It’s been a big year for digital assets. With growing interest in the space and mainstream acceptance, the value of the cryptocurrency market briefly surpassed $3 trillion in November, and top coins like bitcoin and ether hit all-time highs.
But with the hype, scammers saw opportunity. Between January and July alone, $681 million was exploited in major cryptocurrency thefts, hacks and fraud, according to intelligence firm CipherTrace.
This year overall, many of the most notable hacks involved decentralized finance, or DeFi, projects, with more than $10 billion lost to DeFi theft and fraud, a November report from blockchain analytics firm Elliptic shows.
Though it’s impossible to find a sure bet, experts recommend investors fully understand the risks surrounding cryptocurrency, and DeFi especially, before buying in. There are also a few common scams and pitfalls to be aware of when trying to protect your investments.
Here are some tips.
1. Research thoroughly
In June, billionaire investor Mark Cuban lost big when trading a DeFi token that ended up crashing to zero in one day. His major takeaway? “Do your own research,” he told CNBC Make It.
DeFi or not, investors should take time to research before buying into any crypto project or token.
While no checklist is foolproof, investors should start by looking into a project or token’s website, where it’s available to buy, its white paper and its listed developers or founders. Though these attributes aren’t the only markers of whether something is sketchy or not, they can be helpful when trying to determine what to invest in and reveal more about a project that wasn’t obvious at first glance.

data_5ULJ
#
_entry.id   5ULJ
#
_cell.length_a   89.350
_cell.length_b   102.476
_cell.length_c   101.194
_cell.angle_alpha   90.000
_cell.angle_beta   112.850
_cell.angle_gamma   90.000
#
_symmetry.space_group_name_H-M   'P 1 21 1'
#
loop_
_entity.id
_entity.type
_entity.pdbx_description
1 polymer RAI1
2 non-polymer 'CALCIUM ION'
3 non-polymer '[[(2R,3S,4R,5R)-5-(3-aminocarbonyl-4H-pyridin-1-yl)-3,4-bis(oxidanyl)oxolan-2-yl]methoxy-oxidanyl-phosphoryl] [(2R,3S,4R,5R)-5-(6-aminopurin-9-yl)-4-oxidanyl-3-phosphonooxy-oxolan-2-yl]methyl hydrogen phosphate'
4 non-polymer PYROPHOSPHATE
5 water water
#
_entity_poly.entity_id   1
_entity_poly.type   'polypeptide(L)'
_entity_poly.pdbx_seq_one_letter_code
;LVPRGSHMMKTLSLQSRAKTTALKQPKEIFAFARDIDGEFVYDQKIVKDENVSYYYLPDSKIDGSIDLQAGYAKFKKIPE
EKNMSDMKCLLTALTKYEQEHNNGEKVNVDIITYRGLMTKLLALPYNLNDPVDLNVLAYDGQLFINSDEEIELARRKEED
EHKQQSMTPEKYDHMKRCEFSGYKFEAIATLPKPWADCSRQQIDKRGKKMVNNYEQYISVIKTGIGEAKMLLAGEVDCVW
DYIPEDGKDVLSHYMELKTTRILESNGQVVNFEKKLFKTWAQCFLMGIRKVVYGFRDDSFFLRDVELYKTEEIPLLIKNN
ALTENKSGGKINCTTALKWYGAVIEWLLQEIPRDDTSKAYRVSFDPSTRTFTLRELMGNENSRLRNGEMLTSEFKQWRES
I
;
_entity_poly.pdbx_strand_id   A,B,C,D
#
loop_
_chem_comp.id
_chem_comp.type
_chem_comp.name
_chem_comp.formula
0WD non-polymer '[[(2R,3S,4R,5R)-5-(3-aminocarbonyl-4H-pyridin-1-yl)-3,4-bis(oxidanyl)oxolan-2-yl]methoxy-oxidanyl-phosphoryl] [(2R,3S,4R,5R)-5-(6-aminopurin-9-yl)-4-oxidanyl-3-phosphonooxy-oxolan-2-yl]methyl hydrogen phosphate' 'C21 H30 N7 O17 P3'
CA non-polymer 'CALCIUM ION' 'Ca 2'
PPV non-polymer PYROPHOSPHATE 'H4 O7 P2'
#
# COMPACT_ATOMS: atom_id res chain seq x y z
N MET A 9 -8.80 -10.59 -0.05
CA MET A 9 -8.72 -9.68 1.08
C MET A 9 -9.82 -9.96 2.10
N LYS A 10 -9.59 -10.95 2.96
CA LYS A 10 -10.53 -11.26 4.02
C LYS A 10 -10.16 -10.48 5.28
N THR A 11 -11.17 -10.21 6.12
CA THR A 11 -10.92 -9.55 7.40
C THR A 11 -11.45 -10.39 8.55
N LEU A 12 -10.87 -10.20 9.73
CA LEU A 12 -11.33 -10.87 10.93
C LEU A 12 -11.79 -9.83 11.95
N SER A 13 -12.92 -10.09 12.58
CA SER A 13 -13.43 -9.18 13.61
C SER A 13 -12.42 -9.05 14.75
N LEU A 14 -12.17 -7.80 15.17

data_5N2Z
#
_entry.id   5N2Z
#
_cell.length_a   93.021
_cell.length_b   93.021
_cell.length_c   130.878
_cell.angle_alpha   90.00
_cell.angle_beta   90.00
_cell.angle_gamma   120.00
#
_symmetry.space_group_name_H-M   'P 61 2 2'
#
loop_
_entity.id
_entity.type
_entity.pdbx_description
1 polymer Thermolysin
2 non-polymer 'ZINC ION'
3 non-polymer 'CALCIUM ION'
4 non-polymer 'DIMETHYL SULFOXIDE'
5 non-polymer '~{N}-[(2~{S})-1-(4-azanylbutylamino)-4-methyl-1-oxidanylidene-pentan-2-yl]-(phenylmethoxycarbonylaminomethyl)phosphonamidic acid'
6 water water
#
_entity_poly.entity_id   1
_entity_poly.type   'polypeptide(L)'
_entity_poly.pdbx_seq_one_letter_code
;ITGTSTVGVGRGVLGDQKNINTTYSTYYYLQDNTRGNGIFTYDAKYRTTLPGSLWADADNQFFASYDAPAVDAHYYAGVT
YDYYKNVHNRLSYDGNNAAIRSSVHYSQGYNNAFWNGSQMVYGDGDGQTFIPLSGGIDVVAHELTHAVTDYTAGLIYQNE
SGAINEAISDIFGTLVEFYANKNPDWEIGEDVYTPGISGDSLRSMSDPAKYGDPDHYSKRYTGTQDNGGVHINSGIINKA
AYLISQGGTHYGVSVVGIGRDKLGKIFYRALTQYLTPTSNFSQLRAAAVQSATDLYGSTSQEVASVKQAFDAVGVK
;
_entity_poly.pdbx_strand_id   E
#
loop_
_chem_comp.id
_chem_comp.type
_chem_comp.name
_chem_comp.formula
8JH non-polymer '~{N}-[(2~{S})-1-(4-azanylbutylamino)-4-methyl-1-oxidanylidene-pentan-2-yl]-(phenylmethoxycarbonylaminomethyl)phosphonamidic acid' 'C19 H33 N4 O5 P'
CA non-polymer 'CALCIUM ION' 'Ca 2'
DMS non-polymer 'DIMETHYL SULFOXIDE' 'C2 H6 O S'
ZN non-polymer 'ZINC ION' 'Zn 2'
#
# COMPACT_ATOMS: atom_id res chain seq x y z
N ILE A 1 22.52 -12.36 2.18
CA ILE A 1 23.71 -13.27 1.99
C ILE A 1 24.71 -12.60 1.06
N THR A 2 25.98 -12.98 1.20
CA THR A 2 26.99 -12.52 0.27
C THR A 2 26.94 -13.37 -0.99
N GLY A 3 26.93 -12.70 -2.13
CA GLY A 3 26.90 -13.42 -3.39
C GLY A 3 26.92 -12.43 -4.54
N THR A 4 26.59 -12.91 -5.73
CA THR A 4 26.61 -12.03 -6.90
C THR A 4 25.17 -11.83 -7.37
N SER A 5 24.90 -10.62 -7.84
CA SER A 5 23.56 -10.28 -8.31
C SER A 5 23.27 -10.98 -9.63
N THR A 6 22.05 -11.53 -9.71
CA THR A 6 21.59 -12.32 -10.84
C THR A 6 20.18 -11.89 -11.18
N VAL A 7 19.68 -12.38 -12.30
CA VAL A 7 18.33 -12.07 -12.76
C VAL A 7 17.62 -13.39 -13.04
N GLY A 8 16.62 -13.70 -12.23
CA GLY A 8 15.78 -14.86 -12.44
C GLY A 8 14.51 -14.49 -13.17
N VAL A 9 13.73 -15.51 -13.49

2. Check out the smart contract
Smart contracts, or collections of code that carry out a set of instructions on the blockchain, are essential for most crypto-based projects to run.
Although they can be quite technical, it’s worth checking out the smart contract behind a project, or asking someone knowledgeable about the space to do so. That’s because if there is an issue with a developer’s code, then there could potentially be weaknesses within the project.
When Poly Network, a DeFi platform that connects different blockchains, was hacked in August, experts said that the hacker was able to exploit an issue with the coding of the network. Though the hacker ultimately returned the stolen funds, it was one of the biggest cryptocurrency thefts ever.
That’s why it’s worth looking for projects that take safety precautions and are well-audited, says John Wu, president of Ava Labs, a team supporting development of DeFi applications on the Avalanche blockchain. An audit aims to uncover if there are issues in a project’s development, including if it’s possible for a central party to control the network or its funds.